Review: Istanbul Istanbul, Burhan Sönmez

by Luke Frostick



“They were hopelessly in love with bygone eras, but they had scorned the city where they opened their eyes every morning. They heaped concrete upon concrete and built domes that mimicked one another. They demolished, they smashed, then, when they returned home exhausted, they went to sleep with a pretty painting of Istanbul above their heads.”

Istanbul Istanbul



In a dungeon deep below Istanbul four political prisoners, The Doctor, Demirtay The Student, Uncle Küheylan and Kamo The Barber are locked up. Everyday they are taken away to be tortured. Starving, frozen and running out of hope, they tell each other stories to pass the time and keep themselves something close to sane.

It is within this confined dungeon that the narrative takes place. Over the course of a few days, the prisoners of varied professions, origins and ages tell each other stories about Istanbul, stories from the distant past, fables, jokes, riddles and the tales from their own lives that lead up to their incarceration and torture.  These stories - some made-up, some real - and the interactions between the inmates are mixed together. It is left up to the reader to work out the complex lives of the four individuals, their histories and personalities. 

It is also the story of the characters during their time in prison, about them clinging to hope, supporting each other to survive the un-survivable. It follows them as they dream of freedom, or at least the absence of pain. Each character responds to their situation differently, the plot takes the reader with the characters as they sink into nihilism or escape into the imaginary. All of them verge on the edges of madness. These two separate lines of story telling both mesh together perfectly while the divergences, vignettes and fables don't distract from the events taking place in the prison. The chapters start with one of the tales of Istanbul which fades  back to the harsh realities within the cell and the prisoners. The book is told from first person with each of the four prisoner's perspective in rotation.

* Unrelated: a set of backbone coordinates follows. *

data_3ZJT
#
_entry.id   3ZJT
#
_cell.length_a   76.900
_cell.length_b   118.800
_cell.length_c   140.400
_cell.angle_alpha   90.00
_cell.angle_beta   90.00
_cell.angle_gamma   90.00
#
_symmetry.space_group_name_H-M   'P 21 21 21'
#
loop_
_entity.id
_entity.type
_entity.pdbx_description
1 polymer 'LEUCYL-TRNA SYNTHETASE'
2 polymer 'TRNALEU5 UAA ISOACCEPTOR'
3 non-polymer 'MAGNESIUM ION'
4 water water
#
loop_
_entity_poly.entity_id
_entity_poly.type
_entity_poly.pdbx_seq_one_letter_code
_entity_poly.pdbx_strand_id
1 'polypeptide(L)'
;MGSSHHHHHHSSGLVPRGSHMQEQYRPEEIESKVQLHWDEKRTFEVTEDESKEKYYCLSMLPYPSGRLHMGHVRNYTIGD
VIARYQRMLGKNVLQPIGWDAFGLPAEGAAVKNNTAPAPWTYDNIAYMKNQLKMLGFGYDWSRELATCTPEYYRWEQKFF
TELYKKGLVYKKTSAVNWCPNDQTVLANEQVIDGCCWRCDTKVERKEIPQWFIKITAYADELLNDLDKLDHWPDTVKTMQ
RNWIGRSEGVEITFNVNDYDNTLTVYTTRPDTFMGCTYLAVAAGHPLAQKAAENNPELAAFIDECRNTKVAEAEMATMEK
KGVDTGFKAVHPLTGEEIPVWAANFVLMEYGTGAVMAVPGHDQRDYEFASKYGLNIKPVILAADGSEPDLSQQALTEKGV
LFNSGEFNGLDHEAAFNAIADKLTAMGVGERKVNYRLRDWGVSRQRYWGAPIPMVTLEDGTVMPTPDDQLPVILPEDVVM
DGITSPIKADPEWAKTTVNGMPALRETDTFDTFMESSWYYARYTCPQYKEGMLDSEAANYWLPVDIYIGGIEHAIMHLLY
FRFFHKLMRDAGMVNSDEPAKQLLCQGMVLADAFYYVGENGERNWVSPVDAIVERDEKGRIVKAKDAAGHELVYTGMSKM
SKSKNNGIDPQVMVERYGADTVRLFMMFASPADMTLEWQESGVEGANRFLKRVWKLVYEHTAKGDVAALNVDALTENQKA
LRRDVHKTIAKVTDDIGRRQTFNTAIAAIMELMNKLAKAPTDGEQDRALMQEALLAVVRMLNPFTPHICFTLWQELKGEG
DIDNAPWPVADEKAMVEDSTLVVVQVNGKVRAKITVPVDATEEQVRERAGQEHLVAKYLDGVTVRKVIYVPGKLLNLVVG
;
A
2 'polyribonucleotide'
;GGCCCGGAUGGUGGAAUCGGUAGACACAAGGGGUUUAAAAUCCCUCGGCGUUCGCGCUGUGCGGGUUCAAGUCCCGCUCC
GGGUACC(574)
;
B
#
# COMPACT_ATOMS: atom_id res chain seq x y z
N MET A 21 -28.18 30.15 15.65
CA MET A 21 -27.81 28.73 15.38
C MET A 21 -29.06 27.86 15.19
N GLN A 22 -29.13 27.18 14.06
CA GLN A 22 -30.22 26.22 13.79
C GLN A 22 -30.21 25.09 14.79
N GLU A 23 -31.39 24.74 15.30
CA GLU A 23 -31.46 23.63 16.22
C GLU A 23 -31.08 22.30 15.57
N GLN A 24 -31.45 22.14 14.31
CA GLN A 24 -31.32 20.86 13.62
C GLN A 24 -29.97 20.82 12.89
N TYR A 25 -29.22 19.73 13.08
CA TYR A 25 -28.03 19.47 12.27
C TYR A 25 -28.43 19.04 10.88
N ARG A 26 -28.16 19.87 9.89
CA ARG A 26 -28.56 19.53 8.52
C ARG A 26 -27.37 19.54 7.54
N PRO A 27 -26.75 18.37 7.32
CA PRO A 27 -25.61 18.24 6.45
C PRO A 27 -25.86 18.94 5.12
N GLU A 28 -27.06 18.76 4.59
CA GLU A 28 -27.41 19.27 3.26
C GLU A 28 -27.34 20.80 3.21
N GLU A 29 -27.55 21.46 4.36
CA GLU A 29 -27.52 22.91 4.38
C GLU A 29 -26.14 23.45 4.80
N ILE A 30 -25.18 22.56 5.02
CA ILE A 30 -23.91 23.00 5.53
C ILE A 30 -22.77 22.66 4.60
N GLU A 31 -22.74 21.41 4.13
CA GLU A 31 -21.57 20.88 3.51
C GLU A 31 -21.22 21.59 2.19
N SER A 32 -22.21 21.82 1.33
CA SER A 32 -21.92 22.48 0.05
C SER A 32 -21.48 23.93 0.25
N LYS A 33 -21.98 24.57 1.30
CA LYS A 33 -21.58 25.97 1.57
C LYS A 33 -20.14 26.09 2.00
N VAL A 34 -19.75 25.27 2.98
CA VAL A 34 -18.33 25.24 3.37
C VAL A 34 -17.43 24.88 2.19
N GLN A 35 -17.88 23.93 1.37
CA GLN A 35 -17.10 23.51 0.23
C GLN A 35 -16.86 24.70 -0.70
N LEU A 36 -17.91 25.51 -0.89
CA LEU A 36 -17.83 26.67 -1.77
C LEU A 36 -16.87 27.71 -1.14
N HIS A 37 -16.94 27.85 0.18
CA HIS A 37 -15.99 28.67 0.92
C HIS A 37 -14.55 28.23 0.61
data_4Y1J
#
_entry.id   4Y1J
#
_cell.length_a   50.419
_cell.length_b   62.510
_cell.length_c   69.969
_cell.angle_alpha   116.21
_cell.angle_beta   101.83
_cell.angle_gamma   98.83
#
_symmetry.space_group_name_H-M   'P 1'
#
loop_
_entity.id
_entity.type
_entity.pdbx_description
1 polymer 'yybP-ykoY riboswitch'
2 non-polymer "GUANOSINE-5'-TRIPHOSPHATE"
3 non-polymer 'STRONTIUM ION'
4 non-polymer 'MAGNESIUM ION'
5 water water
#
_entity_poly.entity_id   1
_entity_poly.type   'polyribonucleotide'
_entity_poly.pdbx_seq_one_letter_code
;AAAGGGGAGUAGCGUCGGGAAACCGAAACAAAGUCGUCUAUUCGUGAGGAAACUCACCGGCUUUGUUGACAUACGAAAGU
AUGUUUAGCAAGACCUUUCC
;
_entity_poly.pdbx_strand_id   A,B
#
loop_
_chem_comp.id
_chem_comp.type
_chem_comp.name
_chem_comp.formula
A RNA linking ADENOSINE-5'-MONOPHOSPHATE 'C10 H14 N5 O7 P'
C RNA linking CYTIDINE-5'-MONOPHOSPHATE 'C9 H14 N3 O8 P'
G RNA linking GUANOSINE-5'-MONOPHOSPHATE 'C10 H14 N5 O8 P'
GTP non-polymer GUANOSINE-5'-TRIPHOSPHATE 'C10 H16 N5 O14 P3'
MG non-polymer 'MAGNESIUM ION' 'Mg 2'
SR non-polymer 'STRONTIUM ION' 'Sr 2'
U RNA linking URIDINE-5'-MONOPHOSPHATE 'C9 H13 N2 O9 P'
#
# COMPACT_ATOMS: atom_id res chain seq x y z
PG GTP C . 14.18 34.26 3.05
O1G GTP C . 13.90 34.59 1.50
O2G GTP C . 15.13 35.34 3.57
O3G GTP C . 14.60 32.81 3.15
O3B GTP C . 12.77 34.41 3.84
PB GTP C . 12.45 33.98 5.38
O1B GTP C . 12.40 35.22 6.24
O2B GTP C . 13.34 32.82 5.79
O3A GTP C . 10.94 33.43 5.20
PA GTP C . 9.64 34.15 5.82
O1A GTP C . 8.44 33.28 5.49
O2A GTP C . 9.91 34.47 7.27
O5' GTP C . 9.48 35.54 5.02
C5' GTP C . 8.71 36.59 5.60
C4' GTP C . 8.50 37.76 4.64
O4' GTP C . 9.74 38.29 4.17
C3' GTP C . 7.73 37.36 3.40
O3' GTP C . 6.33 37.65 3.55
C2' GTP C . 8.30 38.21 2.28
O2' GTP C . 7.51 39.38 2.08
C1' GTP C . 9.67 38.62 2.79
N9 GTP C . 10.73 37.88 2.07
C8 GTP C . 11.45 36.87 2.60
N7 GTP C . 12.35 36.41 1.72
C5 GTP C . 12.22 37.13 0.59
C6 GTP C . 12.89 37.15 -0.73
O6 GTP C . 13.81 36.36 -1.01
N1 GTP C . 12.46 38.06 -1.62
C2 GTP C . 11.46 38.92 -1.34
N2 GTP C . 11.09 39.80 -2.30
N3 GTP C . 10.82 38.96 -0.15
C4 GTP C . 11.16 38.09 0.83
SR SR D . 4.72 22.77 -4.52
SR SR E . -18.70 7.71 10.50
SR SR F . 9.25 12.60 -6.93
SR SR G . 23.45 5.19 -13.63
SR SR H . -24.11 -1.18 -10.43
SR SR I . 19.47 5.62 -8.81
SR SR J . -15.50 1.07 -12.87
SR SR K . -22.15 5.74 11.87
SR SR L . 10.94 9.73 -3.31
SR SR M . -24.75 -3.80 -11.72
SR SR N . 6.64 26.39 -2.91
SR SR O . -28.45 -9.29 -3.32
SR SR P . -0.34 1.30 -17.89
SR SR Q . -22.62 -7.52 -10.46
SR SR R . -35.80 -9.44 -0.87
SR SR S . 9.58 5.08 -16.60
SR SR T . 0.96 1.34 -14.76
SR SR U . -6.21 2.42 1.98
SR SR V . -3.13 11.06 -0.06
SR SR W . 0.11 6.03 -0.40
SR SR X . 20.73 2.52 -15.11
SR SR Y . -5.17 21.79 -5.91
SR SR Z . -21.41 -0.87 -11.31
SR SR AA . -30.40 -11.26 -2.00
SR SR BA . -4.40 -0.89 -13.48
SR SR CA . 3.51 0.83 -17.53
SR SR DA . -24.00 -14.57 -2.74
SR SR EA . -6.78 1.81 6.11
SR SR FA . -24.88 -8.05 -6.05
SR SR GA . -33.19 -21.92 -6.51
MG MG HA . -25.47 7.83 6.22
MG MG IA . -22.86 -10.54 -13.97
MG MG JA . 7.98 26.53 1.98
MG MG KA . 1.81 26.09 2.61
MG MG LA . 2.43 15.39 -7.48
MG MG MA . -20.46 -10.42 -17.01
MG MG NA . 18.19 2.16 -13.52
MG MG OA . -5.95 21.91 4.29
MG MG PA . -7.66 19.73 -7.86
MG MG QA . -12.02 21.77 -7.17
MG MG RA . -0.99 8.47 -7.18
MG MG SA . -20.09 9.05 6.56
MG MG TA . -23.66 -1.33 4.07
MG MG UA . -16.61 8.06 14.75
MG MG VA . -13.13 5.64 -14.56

The torture in the book harkens back to older, darker times in Turkish history. However, the novel is not set in a definite time and characters' stories of Istanbul range through its long history. That being said, it is clear that the city he is describing is a modern one, with helicopters, reckless construction projects and traffic.

The ferry sailed through a hazy sea known as time, heading slowly towards the era of the knifelike skyscrapers on the far shore of the sea.

Passages like this one evoke the feeling of the new cities like Levent and Şişli, and now that political imprisonment is becoming a reality within Turkey once again, I couldn't help feel Sönmez is being darkly speculative.